Links on Billboards: Do's and Don'ts

Billboards can be a fantastic way to show off your latest product, major company changes or to boost visibility for your brand. But how can you get users to your site when they only see them at a glance? A branded link can make a huge difference, giving potential customers somewhere to visit when they're back in front of a screen. Here are some of our recommendations for how to incorporate branded links in billboards, as well as some major no-no's.

Experiment with Emoji
When Intercom launched his recruitment campaign in Ireland, Dublin's trains and trams were stamped with this link- their branded domain with the Irish flag emoji. After "clicked" the landing page showed this message: "Made in Ireland: We're a Silicon Valley Company (growing like crazy) except we actually built 100% of our product right here in Ireland"

Branded link with CTA 
I was in a shopping center in Rome (Italy) and I saw this ad from Nike on the wall. It is an invitation to all women for the night gala in the Nike Factory Store. Look how the registration link looks like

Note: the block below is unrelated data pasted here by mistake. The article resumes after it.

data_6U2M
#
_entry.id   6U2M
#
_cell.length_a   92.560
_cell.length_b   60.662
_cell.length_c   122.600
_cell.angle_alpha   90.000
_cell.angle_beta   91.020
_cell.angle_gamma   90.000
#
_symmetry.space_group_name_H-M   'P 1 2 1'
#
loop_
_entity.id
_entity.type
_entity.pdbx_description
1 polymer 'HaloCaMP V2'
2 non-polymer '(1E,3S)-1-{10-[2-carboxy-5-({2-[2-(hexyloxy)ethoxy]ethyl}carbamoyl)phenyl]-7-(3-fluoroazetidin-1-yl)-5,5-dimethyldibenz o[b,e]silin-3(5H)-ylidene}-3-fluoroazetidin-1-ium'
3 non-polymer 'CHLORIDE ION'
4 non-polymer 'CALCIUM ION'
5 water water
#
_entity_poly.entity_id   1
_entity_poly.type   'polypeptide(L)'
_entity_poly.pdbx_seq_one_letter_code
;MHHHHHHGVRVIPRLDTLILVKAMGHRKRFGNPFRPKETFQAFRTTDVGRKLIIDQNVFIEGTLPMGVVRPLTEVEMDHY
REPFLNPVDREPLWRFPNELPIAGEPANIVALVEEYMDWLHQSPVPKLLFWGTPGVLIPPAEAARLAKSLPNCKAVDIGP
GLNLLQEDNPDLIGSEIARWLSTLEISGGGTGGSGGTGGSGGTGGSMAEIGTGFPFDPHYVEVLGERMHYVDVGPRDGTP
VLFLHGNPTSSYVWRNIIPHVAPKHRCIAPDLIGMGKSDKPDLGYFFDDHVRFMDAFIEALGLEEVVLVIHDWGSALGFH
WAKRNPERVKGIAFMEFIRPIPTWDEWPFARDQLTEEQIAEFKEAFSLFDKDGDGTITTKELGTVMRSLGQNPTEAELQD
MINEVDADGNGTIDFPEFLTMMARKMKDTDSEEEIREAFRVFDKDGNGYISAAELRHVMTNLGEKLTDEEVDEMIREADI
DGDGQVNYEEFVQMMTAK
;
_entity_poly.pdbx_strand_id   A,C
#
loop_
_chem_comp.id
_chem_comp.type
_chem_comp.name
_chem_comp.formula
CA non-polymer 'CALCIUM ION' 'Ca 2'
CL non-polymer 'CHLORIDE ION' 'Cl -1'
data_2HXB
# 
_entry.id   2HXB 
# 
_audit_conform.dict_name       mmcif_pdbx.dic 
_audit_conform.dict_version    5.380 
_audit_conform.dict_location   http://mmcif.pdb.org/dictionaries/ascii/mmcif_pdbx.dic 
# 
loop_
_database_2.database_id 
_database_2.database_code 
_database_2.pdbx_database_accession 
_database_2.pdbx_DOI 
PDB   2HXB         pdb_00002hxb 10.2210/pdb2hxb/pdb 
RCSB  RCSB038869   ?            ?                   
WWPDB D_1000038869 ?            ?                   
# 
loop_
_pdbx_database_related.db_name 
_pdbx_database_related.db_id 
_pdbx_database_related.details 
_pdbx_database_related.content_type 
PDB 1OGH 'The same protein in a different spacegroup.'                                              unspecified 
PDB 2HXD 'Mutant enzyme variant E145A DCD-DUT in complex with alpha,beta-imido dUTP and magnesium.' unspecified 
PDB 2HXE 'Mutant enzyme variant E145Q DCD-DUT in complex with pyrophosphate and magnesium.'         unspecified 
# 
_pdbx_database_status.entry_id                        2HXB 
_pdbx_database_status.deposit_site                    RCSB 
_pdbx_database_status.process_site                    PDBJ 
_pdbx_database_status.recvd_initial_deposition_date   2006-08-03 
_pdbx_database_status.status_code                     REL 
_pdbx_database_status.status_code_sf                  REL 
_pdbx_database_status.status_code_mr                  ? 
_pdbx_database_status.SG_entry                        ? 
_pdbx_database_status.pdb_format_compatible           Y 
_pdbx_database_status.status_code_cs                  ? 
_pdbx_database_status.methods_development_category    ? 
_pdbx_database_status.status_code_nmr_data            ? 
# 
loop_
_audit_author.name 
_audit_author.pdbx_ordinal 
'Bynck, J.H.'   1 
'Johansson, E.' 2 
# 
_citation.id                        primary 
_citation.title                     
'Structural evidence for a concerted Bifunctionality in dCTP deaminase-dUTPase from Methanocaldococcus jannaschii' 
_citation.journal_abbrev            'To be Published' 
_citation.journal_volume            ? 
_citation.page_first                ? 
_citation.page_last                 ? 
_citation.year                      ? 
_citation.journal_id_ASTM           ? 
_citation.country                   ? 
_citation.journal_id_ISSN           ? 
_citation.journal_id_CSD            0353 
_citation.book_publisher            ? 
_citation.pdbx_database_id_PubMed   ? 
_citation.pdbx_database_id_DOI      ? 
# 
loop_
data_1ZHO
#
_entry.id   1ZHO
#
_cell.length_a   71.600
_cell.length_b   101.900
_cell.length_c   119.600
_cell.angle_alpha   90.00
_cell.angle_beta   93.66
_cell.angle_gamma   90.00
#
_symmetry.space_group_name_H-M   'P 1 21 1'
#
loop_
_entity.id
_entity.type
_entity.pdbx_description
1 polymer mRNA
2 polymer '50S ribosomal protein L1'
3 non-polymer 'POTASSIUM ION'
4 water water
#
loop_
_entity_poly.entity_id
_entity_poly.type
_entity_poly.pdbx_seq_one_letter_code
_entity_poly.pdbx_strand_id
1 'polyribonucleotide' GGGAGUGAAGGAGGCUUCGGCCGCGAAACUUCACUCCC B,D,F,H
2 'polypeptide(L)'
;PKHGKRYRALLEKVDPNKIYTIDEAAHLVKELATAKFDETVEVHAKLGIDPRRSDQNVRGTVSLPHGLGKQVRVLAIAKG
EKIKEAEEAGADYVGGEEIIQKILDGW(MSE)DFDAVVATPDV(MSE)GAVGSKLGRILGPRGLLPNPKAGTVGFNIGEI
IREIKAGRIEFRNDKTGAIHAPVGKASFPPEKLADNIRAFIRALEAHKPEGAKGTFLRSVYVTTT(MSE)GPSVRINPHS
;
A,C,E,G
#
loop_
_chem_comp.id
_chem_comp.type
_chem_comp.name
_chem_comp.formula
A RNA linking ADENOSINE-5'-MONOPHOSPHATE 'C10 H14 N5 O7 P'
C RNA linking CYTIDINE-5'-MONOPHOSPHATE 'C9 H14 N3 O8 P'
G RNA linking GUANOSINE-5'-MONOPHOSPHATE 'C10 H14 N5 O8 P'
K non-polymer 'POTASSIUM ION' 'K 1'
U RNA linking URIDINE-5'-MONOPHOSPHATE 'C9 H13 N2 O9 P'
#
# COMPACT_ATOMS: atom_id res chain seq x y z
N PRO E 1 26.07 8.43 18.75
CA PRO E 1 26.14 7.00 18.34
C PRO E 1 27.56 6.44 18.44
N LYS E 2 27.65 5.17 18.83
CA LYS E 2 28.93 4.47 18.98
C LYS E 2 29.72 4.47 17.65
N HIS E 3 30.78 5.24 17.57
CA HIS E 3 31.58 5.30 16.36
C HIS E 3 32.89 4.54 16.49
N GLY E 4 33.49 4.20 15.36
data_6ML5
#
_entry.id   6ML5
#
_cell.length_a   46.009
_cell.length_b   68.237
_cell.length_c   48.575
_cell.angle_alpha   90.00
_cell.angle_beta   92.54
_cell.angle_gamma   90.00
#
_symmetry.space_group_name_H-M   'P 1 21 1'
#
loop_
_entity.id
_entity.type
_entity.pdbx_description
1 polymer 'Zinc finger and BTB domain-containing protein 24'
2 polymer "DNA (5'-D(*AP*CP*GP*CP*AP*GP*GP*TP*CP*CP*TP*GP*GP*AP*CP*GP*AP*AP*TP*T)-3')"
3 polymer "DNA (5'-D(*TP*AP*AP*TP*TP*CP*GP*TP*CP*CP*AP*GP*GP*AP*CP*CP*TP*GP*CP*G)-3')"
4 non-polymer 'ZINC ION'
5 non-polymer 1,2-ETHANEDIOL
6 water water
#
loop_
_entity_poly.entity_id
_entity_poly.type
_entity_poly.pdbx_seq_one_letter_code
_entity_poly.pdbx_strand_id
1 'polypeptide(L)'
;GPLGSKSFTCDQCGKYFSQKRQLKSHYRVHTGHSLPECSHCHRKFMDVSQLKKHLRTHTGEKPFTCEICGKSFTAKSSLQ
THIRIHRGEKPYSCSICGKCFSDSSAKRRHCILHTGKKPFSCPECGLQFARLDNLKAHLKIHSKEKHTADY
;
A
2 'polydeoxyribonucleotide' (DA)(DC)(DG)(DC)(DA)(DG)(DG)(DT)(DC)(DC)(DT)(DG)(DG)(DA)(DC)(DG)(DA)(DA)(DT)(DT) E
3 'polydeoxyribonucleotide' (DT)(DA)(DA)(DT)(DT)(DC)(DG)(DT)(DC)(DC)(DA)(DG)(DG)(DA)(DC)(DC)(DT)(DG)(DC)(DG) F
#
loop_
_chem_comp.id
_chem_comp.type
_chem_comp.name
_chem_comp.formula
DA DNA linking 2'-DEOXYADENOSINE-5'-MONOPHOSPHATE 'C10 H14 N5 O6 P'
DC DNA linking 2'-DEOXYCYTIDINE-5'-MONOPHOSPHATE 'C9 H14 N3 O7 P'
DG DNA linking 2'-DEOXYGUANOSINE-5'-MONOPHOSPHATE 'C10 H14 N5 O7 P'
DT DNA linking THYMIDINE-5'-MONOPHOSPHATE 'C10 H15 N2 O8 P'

In both examples, you can see the links are eye-catching, branded, short and contain a keyword or a CTA. This is important because potential customers need to be able to remember them at-a-glance.

 Now here's an example of a company getting it wrong. 

Too long and ugly

Check this out. It's one of the longest, ugliest links we've seen in a while, and at-a-glance it's totally unintelligible. A passer-by wouldn't be able to quickly recall this link, even if they wanted to find out more about the service. Any merchant advertising using billboards, newspapers or even flyers should avoid links that are unpronounceable, long and ugly. 



This Article is About:

  • Links in Billboards
  • Links With Emoji

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